Download our 2010 Year-End Report

Chicago’s Sister City Since 1982

Committee Co–Chair: Marilyn Diamond and Janet Murphy

Chicago and Casablanca signed an official Sister Cities agreement in 1982. Since that time, the Casablanca Committee of Chicago Sister Cities has worked with their dedicated counterparts in Morocco to strengthen the bonds between the two cities through cultural, educational, and economic projects.

The July 2005 Pew Global Attitudes report credited the Chicago/Casablanca Sister Cities International Program with an unprecedented achievement in public diplomacy. Favorable attitudes by Moroccans towards the United States rose 22 percent in 2005, making them higher in that country than in any other Muslim country in the world, even allies like France, Germany and the Netherlands.

Some of the many notable Casablanca Committee projects include “Chicago Week in Casablanca”, where 82 participants from Chicago carried out a multi-sectoral mission to Casablanca in 2004, including a medical component, city planning, business, volunteerism strengthening and educational component.
In conjunction with Global Voices, the Committee traveled to Casablanca in 2007. Highlights of the trip include: a best practice exchange with the Cara Program; a park planning expert worked with city planners in Casablanca; and an sister school agreement was signed.

Most recently, the Casablanca committee took a trip to Morocco in April of 2008. They donated $15,000 to the Sidi Moumen Cultural Center in Sidi Moumen, a low-income neighborhood in Casablanca. This center was created by Boubker Mazoz, President of the Casablanca Chicago Sister Cities, and serves the youth in the community with a computer center, tutoring, and a theater.

Mayor: His Excellency Mohamed Sajid
Country:   Morocco
Country Location:   North Africa, bordering the Atlantic Ocean and the Mediterranean Sea, southern border with Western Sahara, eastern border with Algeria. 
Geography: Coastal plains, mountains, desert. 
Industry:  phosphate mining, manufacturing and handicrafts, construction and public works, energy. Sector Information as % GDP (2006): Agriculture 13.3%, industry 31.2%, services 55.5%.
Flag Description: Red with a green pentacle (five-pointed, linear star) known as Solomon’s seal in the center of the flag; green is the traditional color of Islam.
Did You Know?  Casablanca is home to Hassan II Mosque, the largest religious monument in the world after Mecca.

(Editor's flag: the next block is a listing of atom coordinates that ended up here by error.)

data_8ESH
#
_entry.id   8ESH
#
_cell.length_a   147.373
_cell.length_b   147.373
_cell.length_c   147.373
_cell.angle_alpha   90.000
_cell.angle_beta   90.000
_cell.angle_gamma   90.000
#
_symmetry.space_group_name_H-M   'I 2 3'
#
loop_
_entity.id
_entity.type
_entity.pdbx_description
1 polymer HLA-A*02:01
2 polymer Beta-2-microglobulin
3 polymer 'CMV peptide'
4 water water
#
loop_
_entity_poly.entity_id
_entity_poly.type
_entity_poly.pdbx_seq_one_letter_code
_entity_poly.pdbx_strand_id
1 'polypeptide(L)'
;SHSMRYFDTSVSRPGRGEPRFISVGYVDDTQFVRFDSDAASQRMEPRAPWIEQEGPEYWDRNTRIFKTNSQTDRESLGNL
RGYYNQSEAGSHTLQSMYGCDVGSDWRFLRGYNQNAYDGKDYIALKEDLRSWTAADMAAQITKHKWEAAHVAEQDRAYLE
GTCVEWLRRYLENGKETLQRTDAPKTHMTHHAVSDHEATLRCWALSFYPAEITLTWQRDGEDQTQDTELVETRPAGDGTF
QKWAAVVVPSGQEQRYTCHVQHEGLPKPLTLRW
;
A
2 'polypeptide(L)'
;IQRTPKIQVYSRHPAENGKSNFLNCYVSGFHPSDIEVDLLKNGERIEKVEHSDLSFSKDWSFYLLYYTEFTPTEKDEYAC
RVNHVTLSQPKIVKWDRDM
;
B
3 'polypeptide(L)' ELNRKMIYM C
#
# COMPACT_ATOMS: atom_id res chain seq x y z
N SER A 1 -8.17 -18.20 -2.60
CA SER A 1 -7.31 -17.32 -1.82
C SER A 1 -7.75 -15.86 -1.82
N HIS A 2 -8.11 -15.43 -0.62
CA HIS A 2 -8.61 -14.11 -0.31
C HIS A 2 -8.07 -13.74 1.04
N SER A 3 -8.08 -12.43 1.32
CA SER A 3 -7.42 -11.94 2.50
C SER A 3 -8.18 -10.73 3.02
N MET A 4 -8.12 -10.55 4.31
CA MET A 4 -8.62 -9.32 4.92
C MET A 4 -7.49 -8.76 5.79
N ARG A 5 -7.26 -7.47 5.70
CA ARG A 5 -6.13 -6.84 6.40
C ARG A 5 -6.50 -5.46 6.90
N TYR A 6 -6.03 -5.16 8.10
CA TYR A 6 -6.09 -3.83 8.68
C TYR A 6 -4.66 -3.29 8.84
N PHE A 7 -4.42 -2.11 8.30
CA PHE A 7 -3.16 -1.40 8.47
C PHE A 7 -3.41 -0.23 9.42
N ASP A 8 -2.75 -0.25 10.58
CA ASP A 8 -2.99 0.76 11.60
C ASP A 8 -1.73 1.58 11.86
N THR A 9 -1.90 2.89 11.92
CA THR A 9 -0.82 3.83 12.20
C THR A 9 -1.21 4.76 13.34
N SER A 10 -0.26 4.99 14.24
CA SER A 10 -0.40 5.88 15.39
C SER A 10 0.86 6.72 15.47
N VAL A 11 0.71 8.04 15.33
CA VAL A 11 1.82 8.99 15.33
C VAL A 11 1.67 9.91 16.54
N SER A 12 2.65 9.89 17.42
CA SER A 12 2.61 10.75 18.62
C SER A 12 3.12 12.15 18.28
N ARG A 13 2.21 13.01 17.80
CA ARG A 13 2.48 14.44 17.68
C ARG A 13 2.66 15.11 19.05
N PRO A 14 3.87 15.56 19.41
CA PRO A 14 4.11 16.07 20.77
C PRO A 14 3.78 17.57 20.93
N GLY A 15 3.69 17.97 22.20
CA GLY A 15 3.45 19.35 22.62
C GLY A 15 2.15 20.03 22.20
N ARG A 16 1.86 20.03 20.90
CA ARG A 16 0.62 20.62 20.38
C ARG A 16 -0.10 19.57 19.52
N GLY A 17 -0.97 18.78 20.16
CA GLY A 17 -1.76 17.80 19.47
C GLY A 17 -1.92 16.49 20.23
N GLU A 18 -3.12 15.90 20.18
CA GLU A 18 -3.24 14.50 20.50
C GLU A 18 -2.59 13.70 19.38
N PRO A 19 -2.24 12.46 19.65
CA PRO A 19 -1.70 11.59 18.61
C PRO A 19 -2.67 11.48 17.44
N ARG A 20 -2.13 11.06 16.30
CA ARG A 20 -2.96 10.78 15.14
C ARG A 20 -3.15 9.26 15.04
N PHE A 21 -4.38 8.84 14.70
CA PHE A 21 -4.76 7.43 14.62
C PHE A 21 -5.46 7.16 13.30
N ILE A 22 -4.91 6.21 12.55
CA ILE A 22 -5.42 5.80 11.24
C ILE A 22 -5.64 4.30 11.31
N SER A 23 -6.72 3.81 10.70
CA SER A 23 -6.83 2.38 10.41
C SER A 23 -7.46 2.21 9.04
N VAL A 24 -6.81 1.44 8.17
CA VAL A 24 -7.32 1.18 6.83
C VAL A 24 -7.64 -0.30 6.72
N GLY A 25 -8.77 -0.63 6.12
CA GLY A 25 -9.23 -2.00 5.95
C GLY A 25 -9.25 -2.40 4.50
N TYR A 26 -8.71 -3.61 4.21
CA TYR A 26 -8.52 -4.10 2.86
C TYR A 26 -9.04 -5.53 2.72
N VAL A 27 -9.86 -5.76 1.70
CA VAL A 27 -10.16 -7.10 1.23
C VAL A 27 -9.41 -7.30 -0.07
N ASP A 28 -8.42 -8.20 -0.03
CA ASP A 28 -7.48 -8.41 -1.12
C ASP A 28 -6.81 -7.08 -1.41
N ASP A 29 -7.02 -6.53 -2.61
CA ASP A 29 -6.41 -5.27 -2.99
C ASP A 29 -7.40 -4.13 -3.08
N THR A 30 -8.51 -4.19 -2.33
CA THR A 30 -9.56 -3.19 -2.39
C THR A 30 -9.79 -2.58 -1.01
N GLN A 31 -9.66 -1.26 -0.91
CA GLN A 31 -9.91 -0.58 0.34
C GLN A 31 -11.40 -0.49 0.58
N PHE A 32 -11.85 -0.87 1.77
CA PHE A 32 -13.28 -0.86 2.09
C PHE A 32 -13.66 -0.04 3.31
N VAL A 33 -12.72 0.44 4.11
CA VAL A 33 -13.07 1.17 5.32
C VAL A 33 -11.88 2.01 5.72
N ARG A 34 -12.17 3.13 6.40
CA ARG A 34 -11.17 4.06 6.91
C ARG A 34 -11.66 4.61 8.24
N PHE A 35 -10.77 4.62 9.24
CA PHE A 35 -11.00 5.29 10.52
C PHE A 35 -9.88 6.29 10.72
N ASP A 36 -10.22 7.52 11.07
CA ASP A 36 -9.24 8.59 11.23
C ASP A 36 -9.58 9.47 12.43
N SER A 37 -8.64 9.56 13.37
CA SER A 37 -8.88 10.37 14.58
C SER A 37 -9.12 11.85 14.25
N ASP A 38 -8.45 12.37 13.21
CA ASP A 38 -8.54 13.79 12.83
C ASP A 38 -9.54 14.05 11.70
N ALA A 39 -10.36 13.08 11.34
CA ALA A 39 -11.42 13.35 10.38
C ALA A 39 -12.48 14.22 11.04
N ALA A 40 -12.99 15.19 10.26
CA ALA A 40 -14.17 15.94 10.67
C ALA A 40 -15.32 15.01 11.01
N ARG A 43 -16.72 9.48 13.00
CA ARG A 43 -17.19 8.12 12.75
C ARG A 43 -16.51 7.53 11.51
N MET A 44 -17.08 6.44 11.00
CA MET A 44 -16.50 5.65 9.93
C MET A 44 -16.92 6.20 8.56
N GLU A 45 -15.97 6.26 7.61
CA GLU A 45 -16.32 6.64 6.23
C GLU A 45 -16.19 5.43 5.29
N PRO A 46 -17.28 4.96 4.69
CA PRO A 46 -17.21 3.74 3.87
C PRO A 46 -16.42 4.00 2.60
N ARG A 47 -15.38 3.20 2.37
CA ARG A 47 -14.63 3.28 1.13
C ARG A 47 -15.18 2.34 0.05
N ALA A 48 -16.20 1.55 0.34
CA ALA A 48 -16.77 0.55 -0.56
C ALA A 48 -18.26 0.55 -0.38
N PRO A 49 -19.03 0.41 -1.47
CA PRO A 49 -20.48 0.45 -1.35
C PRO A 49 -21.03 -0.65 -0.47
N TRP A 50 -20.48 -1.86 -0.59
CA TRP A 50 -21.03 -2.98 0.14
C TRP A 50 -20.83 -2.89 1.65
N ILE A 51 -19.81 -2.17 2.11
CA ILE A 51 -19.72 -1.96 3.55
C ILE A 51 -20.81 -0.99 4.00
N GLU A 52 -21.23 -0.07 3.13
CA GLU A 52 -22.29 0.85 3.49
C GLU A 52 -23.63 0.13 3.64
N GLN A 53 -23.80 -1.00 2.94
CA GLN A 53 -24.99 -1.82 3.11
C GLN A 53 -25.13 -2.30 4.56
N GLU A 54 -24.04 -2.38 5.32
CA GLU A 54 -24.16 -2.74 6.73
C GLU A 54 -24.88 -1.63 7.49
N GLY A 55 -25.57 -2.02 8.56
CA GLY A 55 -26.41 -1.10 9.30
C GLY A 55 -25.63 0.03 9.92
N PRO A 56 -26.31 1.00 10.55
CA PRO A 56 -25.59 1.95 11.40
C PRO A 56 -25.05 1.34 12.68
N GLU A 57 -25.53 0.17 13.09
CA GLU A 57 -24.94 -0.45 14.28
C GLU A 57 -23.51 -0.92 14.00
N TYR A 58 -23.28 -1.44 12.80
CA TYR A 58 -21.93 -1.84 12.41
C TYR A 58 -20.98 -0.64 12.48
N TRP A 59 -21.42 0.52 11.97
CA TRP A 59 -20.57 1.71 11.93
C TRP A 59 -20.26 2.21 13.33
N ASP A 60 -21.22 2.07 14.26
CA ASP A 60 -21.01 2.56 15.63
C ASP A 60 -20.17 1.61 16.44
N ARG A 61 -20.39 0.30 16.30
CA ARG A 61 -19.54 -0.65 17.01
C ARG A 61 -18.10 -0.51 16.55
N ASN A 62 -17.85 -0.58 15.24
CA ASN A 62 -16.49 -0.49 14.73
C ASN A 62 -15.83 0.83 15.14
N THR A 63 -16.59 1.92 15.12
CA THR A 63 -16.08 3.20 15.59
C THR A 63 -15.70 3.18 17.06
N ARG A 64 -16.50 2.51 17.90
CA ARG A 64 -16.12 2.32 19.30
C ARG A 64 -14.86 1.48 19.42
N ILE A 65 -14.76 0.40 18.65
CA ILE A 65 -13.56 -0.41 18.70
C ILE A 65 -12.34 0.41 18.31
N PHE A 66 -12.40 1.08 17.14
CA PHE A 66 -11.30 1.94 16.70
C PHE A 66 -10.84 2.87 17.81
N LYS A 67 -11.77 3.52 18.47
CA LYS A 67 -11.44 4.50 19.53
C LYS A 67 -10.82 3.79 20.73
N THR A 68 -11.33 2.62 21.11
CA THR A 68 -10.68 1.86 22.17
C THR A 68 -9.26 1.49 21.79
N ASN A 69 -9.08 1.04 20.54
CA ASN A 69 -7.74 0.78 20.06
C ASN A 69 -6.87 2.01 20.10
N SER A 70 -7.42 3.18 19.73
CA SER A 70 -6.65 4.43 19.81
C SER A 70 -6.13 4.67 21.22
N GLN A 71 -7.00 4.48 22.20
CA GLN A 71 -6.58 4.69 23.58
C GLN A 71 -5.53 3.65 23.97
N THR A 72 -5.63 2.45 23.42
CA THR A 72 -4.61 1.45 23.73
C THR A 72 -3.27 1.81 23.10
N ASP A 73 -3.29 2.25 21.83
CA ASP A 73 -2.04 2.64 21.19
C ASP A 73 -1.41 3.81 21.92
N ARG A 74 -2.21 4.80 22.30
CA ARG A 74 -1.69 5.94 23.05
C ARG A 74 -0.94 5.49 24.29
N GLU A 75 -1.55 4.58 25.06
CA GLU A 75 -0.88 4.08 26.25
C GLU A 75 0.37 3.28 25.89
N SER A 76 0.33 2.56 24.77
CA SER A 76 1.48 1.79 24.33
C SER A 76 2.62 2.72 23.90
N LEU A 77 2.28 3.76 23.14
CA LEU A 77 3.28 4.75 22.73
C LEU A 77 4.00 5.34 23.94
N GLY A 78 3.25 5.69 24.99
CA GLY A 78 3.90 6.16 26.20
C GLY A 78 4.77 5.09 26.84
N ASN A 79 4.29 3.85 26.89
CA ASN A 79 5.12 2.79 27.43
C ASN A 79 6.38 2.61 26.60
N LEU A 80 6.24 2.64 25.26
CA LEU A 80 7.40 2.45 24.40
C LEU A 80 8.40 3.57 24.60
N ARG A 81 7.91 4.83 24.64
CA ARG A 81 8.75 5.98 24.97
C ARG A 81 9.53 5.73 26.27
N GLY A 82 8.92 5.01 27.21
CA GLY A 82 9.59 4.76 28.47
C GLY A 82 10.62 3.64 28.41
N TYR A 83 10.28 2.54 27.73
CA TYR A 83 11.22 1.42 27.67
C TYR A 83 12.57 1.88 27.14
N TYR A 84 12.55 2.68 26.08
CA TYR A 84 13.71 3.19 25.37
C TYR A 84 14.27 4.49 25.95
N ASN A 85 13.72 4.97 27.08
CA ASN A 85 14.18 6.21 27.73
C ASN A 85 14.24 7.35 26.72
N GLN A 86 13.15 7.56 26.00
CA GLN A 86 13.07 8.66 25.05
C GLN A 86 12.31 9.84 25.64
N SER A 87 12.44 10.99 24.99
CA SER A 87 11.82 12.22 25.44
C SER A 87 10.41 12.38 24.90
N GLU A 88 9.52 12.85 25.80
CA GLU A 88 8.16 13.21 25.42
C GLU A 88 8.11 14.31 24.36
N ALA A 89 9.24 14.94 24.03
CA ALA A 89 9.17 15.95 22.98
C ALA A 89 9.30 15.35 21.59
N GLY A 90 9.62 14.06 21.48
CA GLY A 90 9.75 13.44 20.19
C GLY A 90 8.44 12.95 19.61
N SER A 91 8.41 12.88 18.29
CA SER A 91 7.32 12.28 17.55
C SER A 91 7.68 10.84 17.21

Sister School Chicago students and their IDMAJ counterparts volunteered as camp counselors in a summer camp at Al Akhawayn University (AUI) in Ifrane, Morocco. 


African Urban Poverty Alleviation Program: Mr. Abdelhakim Sefiane, an audiologist from Morocco, visited Chicago to train with Beltone Electronics to review the donated hearing aide software and programming.


The African Urban Poverty Alleviation Program proposal, submitted by the Casablanca committee, was approved by Sister Cities International.  Work will begin on supporting a clinic in the Sidi Moumen neighborhood.  Support will include securing equipment/medical materials, the renovation of toilets and the construction/renovation of additional rooms. Our project will provide a more sanitary environment inside and outside the clinic, needed computers and equipment to better organize patients and their files. Ultimately we want to increase the amount of patients seen, treated or counseled  by a doctor and renovate the space within and outside the clinic.

After Morocco won independence from France in 1956, limited numbers of its top young scholars turned from Parisian to American universities to obtain technology and science degrees. From the mid-1960s through 1980, Chicago's Moroccan population seldom exceeded 15, with only a handful making the city their permanent home. In the early 1980s, a new wave of Moroccan immigrants began arriving, many with the primary purpose of working, not earning a degree. Numbering at least several dozen by the end of the decade, some ran small retail shops while others opened restaurants catering to both Moroccans and non-Moroccans. The children of Chicago Moroccans provided the impetus for some parents to pursue Moroccan cultural activities and community ties more actively than had been done before.


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